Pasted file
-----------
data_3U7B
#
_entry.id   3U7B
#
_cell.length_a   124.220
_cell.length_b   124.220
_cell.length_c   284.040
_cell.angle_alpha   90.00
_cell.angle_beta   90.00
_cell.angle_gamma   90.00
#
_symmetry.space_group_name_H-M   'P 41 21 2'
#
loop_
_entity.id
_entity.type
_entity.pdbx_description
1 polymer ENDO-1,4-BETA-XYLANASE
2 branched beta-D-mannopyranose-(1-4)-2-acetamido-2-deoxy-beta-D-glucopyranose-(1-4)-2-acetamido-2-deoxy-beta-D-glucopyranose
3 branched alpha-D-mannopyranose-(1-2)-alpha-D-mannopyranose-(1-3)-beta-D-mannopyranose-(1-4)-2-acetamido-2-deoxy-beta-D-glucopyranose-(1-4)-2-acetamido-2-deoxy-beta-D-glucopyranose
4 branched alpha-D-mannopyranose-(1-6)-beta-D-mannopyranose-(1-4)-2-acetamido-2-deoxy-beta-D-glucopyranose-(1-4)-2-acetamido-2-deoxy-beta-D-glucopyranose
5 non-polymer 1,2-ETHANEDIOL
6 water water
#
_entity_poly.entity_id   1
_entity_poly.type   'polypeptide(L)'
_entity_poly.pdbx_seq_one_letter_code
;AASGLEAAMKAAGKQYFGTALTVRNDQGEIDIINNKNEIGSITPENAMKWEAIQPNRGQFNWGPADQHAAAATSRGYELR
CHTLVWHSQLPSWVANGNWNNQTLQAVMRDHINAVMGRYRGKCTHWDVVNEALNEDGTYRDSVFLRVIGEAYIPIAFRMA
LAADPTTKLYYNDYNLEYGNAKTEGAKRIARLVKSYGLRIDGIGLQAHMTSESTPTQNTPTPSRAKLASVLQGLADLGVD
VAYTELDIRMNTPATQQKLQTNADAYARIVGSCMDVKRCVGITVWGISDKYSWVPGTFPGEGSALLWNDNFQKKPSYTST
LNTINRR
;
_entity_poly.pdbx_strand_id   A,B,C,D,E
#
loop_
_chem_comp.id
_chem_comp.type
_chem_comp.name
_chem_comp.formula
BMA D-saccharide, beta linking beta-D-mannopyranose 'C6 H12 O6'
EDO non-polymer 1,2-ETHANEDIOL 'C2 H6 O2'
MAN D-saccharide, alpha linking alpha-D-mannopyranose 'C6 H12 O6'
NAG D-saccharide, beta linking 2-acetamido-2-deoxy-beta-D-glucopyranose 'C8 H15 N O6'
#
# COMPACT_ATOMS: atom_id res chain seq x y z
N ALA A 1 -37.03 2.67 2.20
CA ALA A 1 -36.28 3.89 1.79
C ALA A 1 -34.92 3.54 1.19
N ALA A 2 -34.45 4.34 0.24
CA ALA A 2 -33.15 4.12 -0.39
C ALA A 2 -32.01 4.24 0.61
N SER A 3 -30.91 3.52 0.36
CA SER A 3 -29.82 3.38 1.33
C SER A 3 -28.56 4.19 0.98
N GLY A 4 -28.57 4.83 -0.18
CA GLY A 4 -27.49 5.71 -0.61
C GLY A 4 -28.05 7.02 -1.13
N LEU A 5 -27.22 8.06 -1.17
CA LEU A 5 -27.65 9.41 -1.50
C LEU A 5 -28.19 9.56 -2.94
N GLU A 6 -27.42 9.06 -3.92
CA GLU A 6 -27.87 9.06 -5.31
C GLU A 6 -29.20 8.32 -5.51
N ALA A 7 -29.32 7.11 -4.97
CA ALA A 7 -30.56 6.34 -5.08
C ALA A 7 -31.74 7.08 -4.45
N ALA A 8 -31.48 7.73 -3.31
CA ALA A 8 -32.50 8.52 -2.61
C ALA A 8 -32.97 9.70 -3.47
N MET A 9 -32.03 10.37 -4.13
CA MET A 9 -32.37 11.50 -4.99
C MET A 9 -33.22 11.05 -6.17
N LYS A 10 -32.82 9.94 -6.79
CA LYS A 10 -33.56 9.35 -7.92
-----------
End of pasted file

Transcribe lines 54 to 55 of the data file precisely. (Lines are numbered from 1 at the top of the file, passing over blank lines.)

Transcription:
CA SER A 3 -29.82 3.38 1.33
C SER A 3 -28.56 4.19 0.98